Wednesday, October 5, 2011

Elected officials tackle school traffic crisis

I said I would hold off until tomorrow, but I thought I'd leak one story from the Riverdale Review today. Jump below for the full story, plus a document drop of the letter sent to the DOT.

By Brendan McHugh and Miawling Lam 

Stop signs, a lower speed limit and another change in arrival times are among the proposals flagged to solve the traffic snarls and gridlock outside two of Riverdale’s public schools. 

Assemblyman Jeffrey Dinowitz joined Councilman G. Oliver Koppell and State Senator Adriano Espaillat and submitted a list of five traffic-calming measures to the city last Tuesday.

The recommendations were drawn up amid growing safety and traffic concerns of the streets surrounding P.S. 24 and M.S/H.S 141, particularly along Independence Avenue. 

In the joint letter sent to Bronx DOT Commissioner Constance Moran, the trio calls for stop signs to be placed at West 235th Street and Independence Avenue, as well as new pavement markings for both northbound and southbound traffic. 

The elected officials also propose the creation of a 20-mile per hour zone for the entire corridor from West 232nd Street to West 246th Street.

Jump below for the full story and the letter.

"We believe that these issues need to be resolved now, as the situation appears to have heightened during this school year,” the letter states. 

“We consider this a priority for our community and we are working closely together on this matter.”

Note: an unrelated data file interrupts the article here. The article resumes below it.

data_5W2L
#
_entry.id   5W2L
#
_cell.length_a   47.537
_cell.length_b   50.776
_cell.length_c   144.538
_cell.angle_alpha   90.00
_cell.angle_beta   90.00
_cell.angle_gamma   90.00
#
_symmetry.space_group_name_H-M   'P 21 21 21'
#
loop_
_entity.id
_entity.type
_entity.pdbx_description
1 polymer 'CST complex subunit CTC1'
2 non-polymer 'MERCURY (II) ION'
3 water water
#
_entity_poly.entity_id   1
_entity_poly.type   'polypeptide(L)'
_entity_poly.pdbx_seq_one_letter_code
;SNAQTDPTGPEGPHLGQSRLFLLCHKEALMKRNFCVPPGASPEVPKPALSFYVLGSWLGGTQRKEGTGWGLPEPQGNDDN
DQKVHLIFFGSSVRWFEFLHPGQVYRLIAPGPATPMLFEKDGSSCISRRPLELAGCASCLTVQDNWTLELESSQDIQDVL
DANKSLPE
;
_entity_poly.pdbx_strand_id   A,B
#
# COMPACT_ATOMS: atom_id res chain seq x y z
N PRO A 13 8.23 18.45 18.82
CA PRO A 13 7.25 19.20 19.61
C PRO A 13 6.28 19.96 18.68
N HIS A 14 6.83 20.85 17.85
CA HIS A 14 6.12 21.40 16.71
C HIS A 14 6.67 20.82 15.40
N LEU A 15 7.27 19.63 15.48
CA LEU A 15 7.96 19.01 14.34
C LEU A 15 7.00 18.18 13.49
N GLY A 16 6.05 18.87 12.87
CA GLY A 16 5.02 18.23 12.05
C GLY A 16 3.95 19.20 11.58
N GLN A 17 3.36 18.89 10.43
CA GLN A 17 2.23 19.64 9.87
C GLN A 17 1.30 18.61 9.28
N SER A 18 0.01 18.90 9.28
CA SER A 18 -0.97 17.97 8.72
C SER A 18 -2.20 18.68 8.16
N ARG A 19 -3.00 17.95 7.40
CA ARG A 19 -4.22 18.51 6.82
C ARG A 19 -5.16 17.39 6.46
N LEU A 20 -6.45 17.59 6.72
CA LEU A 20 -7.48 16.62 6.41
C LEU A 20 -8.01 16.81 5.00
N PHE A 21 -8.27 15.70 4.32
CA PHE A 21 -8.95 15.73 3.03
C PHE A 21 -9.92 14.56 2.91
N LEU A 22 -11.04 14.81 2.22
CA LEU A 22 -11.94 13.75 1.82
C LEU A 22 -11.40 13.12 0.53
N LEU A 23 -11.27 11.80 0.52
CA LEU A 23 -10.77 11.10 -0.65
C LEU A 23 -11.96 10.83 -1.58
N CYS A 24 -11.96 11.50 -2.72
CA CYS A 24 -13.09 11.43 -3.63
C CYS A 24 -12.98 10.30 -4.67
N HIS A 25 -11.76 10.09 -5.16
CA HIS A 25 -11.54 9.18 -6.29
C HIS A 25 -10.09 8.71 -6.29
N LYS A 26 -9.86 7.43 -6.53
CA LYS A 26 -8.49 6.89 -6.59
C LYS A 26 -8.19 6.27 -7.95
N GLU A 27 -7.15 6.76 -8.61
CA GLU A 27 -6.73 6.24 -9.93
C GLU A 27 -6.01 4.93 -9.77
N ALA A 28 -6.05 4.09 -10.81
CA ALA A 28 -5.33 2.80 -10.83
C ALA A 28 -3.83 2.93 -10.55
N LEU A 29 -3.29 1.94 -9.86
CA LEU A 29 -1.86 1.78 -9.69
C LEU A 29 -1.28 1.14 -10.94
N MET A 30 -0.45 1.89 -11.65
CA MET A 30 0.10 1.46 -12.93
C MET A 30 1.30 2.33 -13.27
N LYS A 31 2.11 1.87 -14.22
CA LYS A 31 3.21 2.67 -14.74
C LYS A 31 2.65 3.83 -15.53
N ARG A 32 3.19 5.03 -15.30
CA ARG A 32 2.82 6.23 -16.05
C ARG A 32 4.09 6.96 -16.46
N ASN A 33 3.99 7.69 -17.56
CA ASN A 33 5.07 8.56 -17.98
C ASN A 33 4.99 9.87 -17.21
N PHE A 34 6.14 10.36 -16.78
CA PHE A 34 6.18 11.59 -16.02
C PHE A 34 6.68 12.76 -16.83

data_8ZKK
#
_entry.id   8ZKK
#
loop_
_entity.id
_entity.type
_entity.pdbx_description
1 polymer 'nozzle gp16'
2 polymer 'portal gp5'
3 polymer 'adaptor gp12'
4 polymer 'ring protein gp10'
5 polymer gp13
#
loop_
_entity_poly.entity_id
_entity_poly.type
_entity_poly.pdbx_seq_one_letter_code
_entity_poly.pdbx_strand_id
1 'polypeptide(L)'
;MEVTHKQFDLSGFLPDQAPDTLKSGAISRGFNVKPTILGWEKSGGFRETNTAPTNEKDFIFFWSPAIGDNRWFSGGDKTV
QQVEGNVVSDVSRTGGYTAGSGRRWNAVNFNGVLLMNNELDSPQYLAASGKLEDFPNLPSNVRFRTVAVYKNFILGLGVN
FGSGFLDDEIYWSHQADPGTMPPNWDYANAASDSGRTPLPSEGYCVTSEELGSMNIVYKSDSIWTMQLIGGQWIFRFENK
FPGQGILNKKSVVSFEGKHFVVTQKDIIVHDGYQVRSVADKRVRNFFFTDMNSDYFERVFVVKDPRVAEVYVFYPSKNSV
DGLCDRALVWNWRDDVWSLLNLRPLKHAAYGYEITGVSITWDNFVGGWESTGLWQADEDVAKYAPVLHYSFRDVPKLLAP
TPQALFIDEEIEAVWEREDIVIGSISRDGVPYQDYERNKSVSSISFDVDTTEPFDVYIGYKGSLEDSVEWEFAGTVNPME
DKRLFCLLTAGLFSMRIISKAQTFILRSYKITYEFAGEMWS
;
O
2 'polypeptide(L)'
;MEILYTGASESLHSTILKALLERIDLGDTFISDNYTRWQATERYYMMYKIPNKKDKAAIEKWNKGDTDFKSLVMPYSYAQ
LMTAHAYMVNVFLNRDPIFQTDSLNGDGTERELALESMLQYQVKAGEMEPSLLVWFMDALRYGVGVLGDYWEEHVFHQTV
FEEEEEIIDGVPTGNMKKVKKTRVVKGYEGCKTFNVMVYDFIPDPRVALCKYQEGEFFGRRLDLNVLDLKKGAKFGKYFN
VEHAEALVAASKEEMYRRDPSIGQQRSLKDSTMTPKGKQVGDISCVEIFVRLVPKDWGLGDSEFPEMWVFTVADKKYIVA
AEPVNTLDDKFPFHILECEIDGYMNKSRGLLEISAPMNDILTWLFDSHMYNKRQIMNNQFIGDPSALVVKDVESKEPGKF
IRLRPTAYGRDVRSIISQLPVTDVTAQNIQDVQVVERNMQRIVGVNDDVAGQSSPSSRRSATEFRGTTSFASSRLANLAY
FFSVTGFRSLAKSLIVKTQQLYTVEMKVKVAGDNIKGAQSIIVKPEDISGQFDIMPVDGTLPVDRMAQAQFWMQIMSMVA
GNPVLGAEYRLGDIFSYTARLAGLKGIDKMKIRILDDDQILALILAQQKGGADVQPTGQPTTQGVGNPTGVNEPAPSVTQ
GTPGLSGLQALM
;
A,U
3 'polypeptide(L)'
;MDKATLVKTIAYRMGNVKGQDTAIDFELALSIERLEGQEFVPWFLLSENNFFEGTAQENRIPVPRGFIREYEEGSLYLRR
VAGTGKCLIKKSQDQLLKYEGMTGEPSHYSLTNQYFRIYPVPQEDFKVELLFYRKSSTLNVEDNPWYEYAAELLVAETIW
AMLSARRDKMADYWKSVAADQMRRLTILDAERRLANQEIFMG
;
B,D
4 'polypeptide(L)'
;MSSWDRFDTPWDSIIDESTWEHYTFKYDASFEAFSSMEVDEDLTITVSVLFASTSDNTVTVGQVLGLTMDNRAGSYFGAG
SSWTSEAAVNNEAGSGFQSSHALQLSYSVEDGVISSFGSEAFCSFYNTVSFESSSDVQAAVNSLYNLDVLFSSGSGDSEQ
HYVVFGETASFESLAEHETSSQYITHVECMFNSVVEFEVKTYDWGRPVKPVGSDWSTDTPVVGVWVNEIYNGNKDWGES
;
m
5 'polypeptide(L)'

The proposals were developed in consultation with the schools’ parent leaders, the 50th Precinct and members of Community Board 8. 

The issue first reared its head earlier this year at a community board committee meeting when members of the PS 24 parents association requested a stop sign at the West 235th intersection. The board instead asked DOT to study the area first and is still waiting on those results. 

Recently, the traffic and transportation committee of CB8 formed a working group with the schools’ parent leaders to address the problems, and they plan on writing their own letter, similar to the letter drafted by the politicians, for the DOT. 

“I think they’re very good suggestions,” said Dan Padernacht, chair of the traffic and transportation committee. “It brings in everyone involved: local residents, the parents, the schools and the police.”

Among the other recommendations include an extension of the school bus loading and unloading area on West 235th Street and the construction of a speed bump on the northbound lane of Independence Avenue between West 232nd Street and West 235th Street.

The principals of P.S. 24 and RKA should be brought together to coordinate a strategy over school arrival and dismissal times, the coalition of elected officials said. 

“A recent change in the school start time for M.S/H.S 141 may have had the unintentional effect of increasing the congestion in the area during the a.m. peak period,” the letter states. 

“The adjustment of school start times by five minutes in each direction may alleviate a part of the problem.” 

Local residents believe the traffic chaos was exacerbated after Riverdale Kingsbridge Academy changed their arrival and dismissal times at the start of the current school year. 

Under the changes, all RKA students now start and finish school within 10 minutes of their younger counterparts. 

This year, RKA students will attend school from 8:20 a.m. to 2:40 p.m., while P.S. 24’s school day runs from 8:10 a.m. to 2:30 p.m. In keeping with tradition, Kindergarteners are dismissed at 2:20 p.m. The changes were designed to beef up RKA’s extended day program, principal Lori O’Mara said.

The latest development comes a week after parents from P.S. 24 and M.S/H.S 141 wrote their own letter to a slew of local elected officials and lobbied for action. 

As always, hit expand to read the document.

Independence Avenue and West 235th Street

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